I have been really hooked on Indian food lately, and one of the first vegetarian Indian dishes I ever tasted was samosas. I have yet to make a really good dipping sauce specifically for this recipe, but so far eating these with tomato puree/natural ketchup or tofu cashew “mayonnaise” is satisfying enough. Traditionally samosas are deep fried, but I opted towards the healthier version of baking them. How the samosas look when wrapping them is really not all that important as long as they hold together (just writing that to justify my horrible samosa-wrapping skills). I think one of my issues whilst doing this was continually over-stuffing the samosas, making them hard to close without tearing up the dough. Still this is hands-down the easiest gluten-free dough I have worked with, and I was rather surprised at how well it stayed together.
Ingredients, for the dough, makes 8 large samosas:
- 1 cup brown rice flour
- 1 cup buckwheat
- 1/2 cup potato flour/starch
- 1 tsp salt
- 2 tsp gluten-free egg replacer, optional
- 1 tbsp vegetable oil
- 1 cup water
For the filling:
- 4 medium sized sweet potatoes (or whatever kind of potatoes you prefer)
- 1 large yellow onion
- 200g green peas (frozen or fresh)
- Garam masala
- Curry madas
- Ground ginger
- Garlic powder
- Cayenne pepper/red pepper flakes
- Start by combining all dry ingredients for the dough into a bowl and mix thoroughly. I used egg replacer for this, but this is not a necessity. Add in 1 tbsp of oil and 1 cup of water and mix this until you have a smooth dough. You might need to add more buckwheat flour or water, all depending on what brand you use and how much water it absorbs, but you should be able to form the dough into a ball with your hands without it being too sticky. This might take a lot of kneading, so before adding in additional flour or water make sure you have kneaded for at least 5 min. Wrap the dough in plastic wrap and allow this to sit in room temperature for the time it takes to make the filling (approx. 20 min)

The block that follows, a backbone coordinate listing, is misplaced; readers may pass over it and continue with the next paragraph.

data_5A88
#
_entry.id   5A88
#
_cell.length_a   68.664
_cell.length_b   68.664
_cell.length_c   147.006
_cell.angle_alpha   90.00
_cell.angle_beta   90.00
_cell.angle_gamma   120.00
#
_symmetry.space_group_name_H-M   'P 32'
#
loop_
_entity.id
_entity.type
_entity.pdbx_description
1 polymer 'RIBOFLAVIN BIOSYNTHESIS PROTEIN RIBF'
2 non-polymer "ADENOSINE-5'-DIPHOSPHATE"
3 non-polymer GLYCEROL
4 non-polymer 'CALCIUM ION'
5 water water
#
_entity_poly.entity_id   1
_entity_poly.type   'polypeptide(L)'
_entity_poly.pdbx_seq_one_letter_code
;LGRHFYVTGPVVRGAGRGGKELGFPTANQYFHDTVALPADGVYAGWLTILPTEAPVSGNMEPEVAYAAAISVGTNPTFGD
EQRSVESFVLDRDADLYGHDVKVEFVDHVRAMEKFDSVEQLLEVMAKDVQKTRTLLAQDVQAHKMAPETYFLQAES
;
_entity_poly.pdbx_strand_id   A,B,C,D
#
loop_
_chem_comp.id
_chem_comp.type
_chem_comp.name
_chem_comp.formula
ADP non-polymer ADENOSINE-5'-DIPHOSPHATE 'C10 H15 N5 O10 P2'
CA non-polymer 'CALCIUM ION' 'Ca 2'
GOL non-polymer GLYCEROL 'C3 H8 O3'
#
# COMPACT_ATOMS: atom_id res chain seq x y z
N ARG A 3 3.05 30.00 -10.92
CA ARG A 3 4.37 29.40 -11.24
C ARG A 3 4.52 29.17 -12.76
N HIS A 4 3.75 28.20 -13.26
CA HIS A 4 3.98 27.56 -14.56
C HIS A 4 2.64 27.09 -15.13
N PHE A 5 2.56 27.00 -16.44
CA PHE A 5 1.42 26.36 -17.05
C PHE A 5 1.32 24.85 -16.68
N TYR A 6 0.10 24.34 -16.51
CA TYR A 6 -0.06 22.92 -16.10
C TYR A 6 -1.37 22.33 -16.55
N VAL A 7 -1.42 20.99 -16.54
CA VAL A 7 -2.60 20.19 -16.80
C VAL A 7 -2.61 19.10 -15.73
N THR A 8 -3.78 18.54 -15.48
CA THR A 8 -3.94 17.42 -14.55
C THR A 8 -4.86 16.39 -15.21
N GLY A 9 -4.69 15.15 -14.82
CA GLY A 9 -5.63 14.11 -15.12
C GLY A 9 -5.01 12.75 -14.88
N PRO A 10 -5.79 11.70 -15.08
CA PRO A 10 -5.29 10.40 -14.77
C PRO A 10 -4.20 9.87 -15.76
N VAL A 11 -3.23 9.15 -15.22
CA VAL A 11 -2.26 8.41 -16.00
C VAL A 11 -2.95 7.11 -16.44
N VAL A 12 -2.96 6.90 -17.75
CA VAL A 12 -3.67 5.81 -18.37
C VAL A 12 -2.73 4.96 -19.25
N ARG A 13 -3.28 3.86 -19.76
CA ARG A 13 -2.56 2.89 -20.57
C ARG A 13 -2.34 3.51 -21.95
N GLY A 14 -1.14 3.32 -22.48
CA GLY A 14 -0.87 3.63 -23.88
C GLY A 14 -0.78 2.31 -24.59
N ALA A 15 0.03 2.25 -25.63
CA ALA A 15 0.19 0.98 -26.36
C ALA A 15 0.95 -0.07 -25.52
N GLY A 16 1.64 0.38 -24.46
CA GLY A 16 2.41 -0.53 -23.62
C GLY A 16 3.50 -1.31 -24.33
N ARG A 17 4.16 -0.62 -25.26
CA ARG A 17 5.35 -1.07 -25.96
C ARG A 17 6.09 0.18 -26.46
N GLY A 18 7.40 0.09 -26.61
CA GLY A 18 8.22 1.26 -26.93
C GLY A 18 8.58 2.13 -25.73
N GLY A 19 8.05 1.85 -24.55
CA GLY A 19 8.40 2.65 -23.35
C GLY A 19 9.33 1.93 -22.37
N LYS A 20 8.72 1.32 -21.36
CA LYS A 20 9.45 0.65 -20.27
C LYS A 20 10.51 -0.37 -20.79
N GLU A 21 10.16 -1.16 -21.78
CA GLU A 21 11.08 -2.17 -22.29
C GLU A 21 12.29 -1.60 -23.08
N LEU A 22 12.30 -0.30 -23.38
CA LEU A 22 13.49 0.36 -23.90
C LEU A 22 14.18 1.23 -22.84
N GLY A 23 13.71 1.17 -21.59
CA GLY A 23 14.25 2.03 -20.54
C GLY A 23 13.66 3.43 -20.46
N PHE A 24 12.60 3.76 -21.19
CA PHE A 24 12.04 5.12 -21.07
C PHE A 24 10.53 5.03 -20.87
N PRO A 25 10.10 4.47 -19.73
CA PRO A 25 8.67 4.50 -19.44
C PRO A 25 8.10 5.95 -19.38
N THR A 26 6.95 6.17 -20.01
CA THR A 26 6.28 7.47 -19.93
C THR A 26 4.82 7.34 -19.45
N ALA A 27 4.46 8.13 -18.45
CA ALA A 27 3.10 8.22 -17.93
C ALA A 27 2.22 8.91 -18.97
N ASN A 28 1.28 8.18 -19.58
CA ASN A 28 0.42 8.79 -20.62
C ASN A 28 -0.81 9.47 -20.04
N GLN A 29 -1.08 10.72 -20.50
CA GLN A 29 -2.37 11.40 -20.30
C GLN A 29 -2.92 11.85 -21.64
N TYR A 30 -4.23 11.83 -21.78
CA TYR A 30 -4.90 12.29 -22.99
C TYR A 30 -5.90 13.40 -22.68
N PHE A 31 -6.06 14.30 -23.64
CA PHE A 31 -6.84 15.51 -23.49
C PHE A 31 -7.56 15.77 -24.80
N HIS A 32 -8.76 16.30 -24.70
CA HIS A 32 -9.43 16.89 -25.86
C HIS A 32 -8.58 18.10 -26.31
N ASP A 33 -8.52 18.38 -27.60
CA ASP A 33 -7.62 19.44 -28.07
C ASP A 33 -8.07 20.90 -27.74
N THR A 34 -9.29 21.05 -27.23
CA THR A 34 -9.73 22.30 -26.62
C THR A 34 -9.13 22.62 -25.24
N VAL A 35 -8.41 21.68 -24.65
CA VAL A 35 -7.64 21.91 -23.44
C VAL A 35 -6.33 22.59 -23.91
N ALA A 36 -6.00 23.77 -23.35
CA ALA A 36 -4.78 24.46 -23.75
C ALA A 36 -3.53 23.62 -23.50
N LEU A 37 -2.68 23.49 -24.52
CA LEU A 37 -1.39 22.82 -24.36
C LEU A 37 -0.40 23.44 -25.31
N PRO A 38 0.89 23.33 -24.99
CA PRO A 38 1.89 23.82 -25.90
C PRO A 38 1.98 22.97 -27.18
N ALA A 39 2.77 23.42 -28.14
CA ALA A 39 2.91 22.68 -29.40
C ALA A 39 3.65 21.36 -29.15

- Chop up the potatoes into small chucks and steam until thoroughly cooked through, and when they are done roughly mash them together in a bowl. In a non-stick pan cook the onion until lightly brown before adding the (frozen) peas and all the spices, and cook for 1-2 minutes. A lot of indian spices needs to be heated before eaten and therefore is only to be used as a cooking ingredients, which is why you need to add in the spices then.
- Remember to taste when adding spices, so you get it just as spicy as you can handle it.
- When you are done with the seasoning add the peas and onion with the mashed potatoes, and you have your samosa filling.
- Now take the dough and roll it into a long loaf before slicing it into 4 equally sized pieces. Take each of theses parts and slice each one into 2 pieces. You can make the samosas smaller or bigger depending on preferences, but I found that it was easiest to wrap when they were this size. On a cutting board press the dough with your palm until it is as thin as possible without ripping. I used a sharp knife and carefully sliced underneath the dough to make sure it was not stuck to the board before proceeding.
- Now add a heaped tablespoon of the filling into the middle of the dough, fold the dough over and close the edges. Repeat on each piece.
- Place the samosas on a baking sheet, spray some non-stick spray on top and cook in the middle of a preheated oven at 220 degrees Celsius/428 degrees Fahrenheit for 15-30 minutes, or until golden on top.
Serve this with natural ketchup, a side salad and additional samosa filling on the side. Hope this recipe was helpful, and let me know how it worked out for you!